An invisible man, Mitsui longs to “seen” but lives a bug-like existence, hiding in the places no one thinks to look. Proudly telling us that the guppies in his shop are the 34th generation of the guppies his mother once gave him, Mitsui reveals that he flushes the subpar males, with whom he inevitably groups himself, away in order to preserve the beauty of the whole rather than allow it to descend on a path towards mediocre blandness. Like his beloved fish, Mitsui remains trapped within an invisible cage unable to reach beyond the glass, resigned to looking but not touching. Nevertheless, his presence is eventually felt, unseen but recognised and finally rewarded with a single long-awaited word.


Under Your Bed was screened as part of the 2019 London East Asia Film Festival.

Original trailer (no subtitles)

Dare to Stop Us (止められるか、俺たちを, Kazuya Shiraishi, 2018)

Dare to stop us posterUntil his untimely death in a road traffic accident in 2012, Koji Wakamatsu had been the enfant terrible of Japanese cinema. An irascible but somehow much loved figure, Wakamatsu is most closely associated with a series of provocative sex films which mixed politically radical avant-garde aesthetics with pink film exploitation. Kazuya Shiraishi, himself a former Wakamatsu apprentice, takes a look back at the heady years of Japanese indie cinema in the aptly titled Dare to Stop Us (止められるか、俺たちを, Tomerareruka, Oretachi wo) which explores the backstage environment at Wakamatsu Production from 1969 to 1972 (or, right before everything changed with the death of the student movement in Japan following the Asama-sanso incident).

Rather than follow Wakamatsu (Arata Iura) directly, Shiraishi frames his tale around aspiring director Megumi Yoshizumi (Mugi Kadowaki) – the only female presence (besides the actresses) at the otherwise extremely masculine studio which focusses mainly on artistic soft-core pornography. A Shinjuku hippie and self-confessed fan of Wakamatsu, Megumi finds herself joining the team after being recruited to scout potential starlets who could pass for high schoolers. On arrival at the studio, Megumi is quickly mistaken for an actress or mistress but finally manages to win the guys round and is taken on as an assistant director with the possibility of stepping up to the director’s chair if she lasts three years working under Wakamatsu.

As the gruff director warns her, most don’t even last the month. Megumi is however determined, despite Wakamatsu’s continued show of forgetting her name and harsh on-set demeanour. Commiserating with her, another veteran affirms that the big studios wilfully exploit their ADs, at least with Wakamatsu his heart is in the right place even if he’s only a different sort of difficult. He also, however, hands her a bottle of hooch which serves an unfortunate harbinger of things to come as Megumi finds herself playing along with the hard drinking boys club but becoming ever more confused about her role in the organisation and the further direction of her life.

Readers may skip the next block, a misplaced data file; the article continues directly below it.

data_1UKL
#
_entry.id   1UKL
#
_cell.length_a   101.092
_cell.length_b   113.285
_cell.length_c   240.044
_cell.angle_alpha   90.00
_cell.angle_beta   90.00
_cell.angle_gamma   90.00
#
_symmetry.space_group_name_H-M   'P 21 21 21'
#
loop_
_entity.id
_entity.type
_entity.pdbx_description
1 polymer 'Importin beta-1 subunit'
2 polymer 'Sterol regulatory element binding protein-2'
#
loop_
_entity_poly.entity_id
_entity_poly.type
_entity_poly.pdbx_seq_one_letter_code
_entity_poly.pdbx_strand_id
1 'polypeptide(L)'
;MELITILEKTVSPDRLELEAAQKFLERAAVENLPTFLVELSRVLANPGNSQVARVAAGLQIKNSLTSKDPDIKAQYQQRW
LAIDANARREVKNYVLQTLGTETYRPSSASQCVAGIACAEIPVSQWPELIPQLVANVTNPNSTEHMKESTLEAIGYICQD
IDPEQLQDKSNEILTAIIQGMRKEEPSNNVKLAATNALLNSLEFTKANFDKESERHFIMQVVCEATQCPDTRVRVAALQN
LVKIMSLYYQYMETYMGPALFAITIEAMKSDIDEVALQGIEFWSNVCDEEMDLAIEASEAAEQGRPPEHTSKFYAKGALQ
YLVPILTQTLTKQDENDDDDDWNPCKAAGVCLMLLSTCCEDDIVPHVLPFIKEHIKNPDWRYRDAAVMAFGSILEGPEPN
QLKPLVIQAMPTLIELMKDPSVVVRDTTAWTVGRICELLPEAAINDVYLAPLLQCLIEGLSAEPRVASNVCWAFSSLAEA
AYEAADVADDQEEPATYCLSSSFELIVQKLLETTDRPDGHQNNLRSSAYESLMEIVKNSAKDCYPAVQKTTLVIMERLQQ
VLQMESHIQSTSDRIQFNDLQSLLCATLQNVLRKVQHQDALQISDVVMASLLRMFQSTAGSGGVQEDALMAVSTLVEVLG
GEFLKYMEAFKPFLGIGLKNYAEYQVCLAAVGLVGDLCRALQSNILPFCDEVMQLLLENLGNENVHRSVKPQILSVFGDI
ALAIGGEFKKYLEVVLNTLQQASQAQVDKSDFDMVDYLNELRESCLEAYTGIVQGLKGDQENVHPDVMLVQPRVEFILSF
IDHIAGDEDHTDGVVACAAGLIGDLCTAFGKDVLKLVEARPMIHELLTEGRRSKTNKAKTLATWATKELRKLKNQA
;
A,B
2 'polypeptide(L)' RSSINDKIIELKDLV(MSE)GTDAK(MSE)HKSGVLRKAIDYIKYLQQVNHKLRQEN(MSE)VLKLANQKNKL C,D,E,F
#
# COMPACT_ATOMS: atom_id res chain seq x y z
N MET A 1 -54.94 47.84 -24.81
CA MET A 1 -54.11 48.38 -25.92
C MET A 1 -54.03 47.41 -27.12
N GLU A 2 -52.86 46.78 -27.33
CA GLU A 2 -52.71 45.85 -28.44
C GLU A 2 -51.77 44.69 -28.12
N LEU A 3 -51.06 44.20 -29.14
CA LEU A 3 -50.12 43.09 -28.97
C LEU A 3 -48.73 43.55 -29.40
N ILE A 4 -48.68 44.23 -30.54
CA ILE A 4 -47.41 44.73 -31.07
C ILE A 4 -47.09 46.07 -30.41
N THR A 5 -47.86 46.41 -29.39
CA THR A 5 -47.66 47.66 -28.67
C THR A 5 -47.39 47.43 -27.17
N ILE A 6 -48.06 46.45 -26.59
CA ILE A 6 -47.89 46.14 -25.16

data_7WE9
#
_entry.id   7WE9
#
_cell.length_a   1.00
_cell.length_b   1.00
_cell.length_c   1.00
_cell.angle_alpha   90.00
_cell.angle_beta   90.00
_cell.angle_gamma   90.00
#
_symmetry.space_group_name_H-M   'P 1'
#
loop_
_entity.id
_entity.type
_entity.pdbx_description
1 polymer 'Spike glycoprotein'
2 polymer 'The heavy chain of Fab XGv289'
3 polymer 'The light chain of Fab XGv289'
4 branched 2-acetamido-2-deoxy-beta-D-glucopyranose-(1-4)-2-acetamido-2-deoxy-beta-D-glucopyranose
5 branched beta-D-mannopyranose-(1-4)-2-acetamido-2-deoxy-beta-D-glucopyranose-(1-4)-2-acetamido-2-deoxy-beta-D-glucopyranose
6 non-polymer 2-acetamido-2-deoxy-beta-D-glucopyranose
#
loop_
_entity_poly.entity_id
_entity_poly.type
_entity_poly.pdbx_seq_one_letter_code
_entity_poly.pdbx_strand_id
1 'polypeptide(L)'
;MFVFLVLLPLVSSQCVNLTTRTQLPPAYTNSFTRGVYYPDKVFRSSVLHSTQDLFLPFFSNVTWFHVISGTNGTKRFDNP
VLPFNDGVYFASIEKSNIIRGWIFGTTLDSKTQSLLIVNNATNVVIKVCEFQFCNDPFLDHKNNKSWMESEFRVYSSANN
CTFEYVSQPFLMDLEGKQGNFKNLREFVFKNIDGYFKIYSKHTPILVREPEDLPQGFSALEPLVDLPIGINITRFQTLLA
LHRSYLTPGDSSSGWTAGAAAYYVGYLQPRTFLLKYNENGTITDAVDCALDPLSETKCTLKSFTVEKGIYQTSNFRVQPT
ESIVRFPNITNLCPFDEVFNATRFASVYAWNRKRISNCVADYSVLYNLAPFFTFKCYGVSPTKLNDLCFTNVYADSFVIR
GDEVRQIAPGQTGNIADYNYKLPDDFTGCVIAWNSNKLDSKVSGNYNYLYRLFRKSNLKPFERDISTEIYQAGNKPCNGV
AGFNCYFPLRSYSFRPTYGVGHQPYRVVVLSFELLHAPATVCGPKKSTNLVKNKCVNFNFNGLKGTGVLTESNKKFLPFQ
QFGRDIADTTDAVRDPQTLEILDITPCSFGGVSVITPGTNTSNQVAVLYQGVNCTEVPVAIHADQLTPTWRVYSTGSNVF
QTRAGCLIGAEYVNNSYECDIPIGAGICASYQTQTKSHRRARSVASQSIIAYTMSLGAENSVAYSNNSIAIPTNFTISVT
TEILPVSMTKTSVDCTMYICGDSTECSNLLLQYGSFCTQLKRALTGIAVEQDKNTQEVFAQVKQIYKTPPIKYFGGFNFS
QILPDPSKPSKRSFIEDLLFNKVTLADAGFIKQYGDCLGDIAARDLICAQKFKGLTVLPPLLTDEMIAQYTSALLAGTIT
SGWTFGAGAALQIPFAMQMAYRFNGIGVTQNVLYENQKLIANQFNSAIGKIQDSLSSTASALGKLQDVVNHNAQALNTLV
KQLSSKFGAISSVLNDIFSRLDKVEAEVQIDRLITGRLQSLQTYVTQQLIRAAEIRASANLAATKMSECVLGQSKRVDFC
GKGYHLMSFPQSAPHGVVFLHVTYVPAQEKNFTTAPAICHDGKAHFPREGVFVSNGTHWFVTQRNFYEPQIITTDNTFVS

Wakamatsu and his partner Masao Adachi (Hiroshi Yamamoto) vow to make films to shake the world, but are not above commercial concerns which is why they find themselves making pure sex films under pseudonyms to balance the books, much to the chagrin of some of the studio’s more politically engaged members. These are particularly politically engaged times in which the student movement is at its zenith, protesting not only the renewal of the ANPO treaty, but the Vietnam War, and the fiercely contested building of Narita airport. Mostly thanks to Adachi, Wakamatsu Production gradually shifts from indie film company to activist organisation in which political concerns are beginning to take precedence over the business of filmmaking.

The shift leaves those like Megumi who were not so interested in the political dimension floundering along behind and increasingly disillusioned with the world of Wakamatsu Pro. Megumi may admit that she had other problems that probably should have been better addressed, but remains conflicted as to her involvement with the studio. Feeling as if she has nothing in particular to say, she questions her desire to make films at all while clinging fiercely to the surrogate family that has grown up around the strangely fatherly director and continuing to feel insecure in her atypical femininity in a world which more or less requires her to act like a man but doesn’t quite accept her for doing so.